• The Heritage Network
    • Resize:
    • A
    • A
    • A
  • Donate
  • Release of Sri Lankan War Hero a Victory; Keep up the Pressure

    Sri Lanka's former army chief Sarath Fonseka gestures to supporters as he leaves the main prison in Colombo on May 21, 2012. AFP/GettyImages

    Three days after Secretary of State Hillary Clinton and Sri Lankan Foreign Minister G.L. Peiris met in Washington, D.C., to discuss Sri Lanka’s human rights record, former Sri Lankan Army General Sarath Fonseka was released from prison.

    Fonseka is viewed as a war hero by the Sinhalese majority for his victory over the terrorist group Liberation Tigers of Tamil Eelam (LTTE) in 2009, ending a decades-long civil war. He resigned from his post as Chief of Defense Staff in 2009 to run for the presidency. He was defeated by Mahinda Rajapaksa by a 17-point margin. Fonseka was arrested one week later and subjected to court martial for “military offenses.” He was discharged dishonorably from the military, sentenced to a three-year prison term, and unseated from Parliament in 2010. In November 2011, he was handed down another three-year prison term. Many assume his imprisonment was politically motivated for Rajapaksa to quash Fonseka’s overwhelming national popularity and prevent competition in future elections. The Obama Administration designated Fonseka a political prisoner, calling for his release.

    Sri Lanka’s human rights record has been a key concern of the United States since the ending of the Sri Lankan civil war in 2009 and the subsequent release of the Lessons Learnt and Reconciliation Commission (LLRC) report in 2010. Debate over the implementation speed of the LLRC report recommendations has heated relations between Sri Lanka and the international community. The internationally perceived lack of seriousness and commitment displayed by the Sri Lankan government toward reform produced a U.N. resolution in March forcing Sri Lanka to implement the LLRC recommendations.

    The increased international attention has caused an uproar within the country, many calling the resolution an attack on the “sovereign rights of the state.” The United States has been adamant that Sri Lanka apply the LLRC proposals, work to improve its human rights record, and respect civil liberties. The Sri Lankan government asserts that Fonseka’s release is not the outcome of increased international or national pressure.

    Sarath Fonseka’s freedom is a small victory for human rights watchers and a step in the right direction for Sri Lanka on the path to democracy. The Sri Lankan government should continue to apply the LLRC recommendations it is capable of immediately implementing to illustrate its commitment to justice, reform, and unity. Clinton urged Peiris to create and publicly promote an “action plan” for the implementation of the remainder of the LLRC recommendations to demonstrate the “importance of accountability, and strengthen public confidence in the process, and speed up the healing of the country.” Although Peiris did not come to Washington with an action plan in hand, he is certainly aware that the government’s actions will continue to be closely monitored for progress. Hopefully, the release of General Fonseka will prove to be one of many actions illustrating Sri Lanka’s willingness to carry out reform and promote democracy.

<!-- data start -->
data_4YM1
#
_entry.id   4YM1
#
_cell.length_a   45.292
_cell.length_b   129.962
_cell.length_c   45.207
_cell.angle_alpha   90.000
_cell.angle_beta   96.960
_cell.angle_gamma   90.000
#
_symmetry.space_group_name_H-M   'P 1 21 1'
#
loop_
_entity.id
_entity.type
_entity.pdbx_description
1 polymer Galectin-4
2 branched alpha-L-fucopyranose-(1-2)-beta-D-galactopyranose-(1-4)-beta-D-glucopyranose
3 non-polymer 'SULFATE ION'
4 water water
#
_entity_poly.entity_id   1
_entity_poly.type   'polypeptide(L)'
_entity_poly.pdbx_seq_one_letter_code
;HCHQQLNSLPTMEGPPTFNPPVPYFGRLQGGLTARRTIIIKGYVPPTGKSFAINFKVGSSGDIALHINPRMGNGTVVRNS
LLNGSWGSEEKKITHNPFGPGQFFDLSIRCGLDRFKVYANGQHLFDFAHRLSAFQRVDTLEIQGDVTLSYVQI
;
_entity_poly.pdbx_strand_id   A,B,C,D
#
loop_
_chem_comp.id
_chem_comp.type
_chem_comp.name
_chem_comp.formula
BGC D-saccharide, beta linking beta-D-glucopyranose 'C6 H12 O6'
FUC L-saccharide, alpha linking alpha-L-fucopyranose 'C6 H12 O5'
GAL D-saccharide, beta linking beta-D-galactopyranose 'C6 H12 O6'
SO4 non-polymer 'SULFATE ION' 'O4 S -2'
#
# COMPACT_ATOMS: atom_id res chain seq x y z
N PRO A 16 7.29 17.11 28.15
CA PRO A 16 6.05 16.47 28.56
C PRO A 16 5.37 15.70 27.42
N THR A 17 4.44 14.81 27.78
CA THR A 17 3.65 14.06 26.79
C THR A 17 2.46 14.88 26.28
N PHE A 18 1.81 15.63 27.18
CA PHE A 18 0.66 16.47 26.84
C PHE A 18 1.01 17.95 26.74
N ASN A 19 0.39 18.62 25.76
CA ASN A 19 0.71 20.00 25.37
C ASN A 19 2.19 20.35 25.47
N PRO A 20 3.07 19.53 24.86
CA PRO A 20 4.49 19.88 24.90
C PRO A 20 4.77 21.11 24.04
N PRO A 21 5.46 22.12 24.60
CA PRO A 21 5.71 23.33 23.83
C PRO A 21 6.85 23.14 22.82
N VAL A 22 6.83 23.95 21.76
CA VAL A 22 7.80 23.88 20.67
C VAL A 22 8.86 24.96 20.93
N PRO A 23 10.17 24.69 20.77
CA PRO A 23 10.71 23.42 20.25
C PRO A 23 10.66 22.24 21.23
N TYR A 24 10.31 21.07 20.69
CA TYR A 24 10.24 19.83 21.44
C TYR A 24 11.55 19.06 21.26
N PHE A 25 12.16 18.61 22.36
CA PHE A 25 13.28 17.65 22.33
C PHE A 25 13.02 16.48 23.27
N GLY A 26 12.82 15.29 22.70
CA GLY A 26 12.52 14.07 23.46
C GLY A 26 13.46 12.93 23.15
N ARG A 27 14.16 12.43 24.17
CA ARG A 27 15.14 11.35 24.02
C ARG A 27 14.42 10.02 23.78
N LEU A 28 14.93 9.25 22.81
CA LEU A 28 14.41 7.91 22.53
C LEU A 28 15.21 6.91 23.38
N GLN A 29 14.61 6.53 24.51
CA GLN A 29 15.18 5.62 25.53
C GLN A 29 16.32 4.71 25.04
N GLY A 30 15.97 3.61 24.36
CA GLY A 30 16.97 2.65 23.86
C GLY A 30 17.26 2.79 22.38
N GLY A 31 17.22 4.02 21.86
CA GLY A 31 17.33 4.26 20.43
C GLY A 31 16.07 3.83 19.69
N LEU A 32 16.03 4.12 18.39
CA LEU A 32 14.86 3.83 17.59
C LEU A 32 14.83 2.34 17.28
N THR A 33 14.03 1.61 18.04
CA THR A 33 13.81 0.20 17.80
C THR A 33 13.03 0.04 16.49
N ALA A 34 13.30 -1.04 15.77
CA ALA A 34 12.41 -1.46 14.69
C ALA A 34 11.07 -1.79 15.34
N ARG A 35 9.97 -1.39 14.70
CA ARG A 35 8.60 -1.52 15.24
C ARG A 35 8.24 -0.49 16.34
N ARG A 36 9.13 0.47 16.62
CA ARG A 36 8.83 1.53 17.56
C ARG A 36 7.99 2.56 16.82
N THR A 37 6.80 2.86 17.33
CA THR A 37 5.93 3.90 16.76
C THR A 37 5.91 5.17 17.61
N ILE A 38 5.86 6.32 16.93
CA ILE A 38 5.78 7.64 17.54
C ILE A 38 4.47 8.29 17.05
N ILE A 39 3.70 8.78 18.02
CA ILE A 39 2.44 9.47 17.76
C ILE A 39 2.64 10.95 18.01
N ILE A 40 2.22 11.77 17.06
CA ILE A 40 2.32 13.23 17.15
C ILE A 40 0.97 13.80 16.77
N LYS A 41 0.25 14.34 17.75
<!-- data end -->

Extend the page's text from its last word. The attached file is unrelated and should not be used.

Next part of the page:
Posted in International [slideshow_deploy]

    One Response to Release of Sri Lankan War Hero a Victory; Keep up the Pressure

    1. birchmount says:

      I respectfully disagree with Rebecca for calling it a victory. It took three years for the Sri Lankan regime to mentally condition the former General.

      If Assad releases couple of dissidents, would it be a victory?

      Sarath Fonseka was dragged through the floor before arrest for the reason that he was going to reveal the war criminals including who ordered to kill Tamil surrenderees and how cluster bombs and chemical weapons purchased from Russia to attack the civilians in the self-declared 'No fire zone.

      Has the war brought any justice to the six decade oppression by a majoritarian regime?

      The latest disturbing development is the Government Agent of Jaffna Ms. Imelda Sugumar was transferred to Colombo for her apparent comment on how the war widows turning to sex life in Sri Lanka, in spite of she was asked by Colombo not to meet foreign dignitaries.

      The Governors of both Tamil provinces are from the majority community and the District government agents are reportedly involved in activities to alter the demography of the Tamil regions.

    Comments are subject to approval and moderation. We remind everyone that The Heritage Foundation promotes a civil society where ideas and debate flourish. Please be respectful of each other and the subjects of any criticism. While we may not always agree on policy, we should all agree that being appropriately informed is everyone's intention visiting this site. Profanity, lewdness, personal attacks, and other forms of incivility will not be tolerated. Please keep your thoughts brief and avoid ALL CAPS. While we respect your first amendment rights, we are obligated to our readers to maintain these standards. Thanks for joining the conversation.

    Big Government Is NOT the Answer

    Your tax dollars are being spent on programs that we really don't need.

    I Agree I Disagree ×

    Get Heritage In Your Inbox — FREE!

    Heritage Foundation e-mails keep you updated on the ongoing policy battles in Washington and around the country.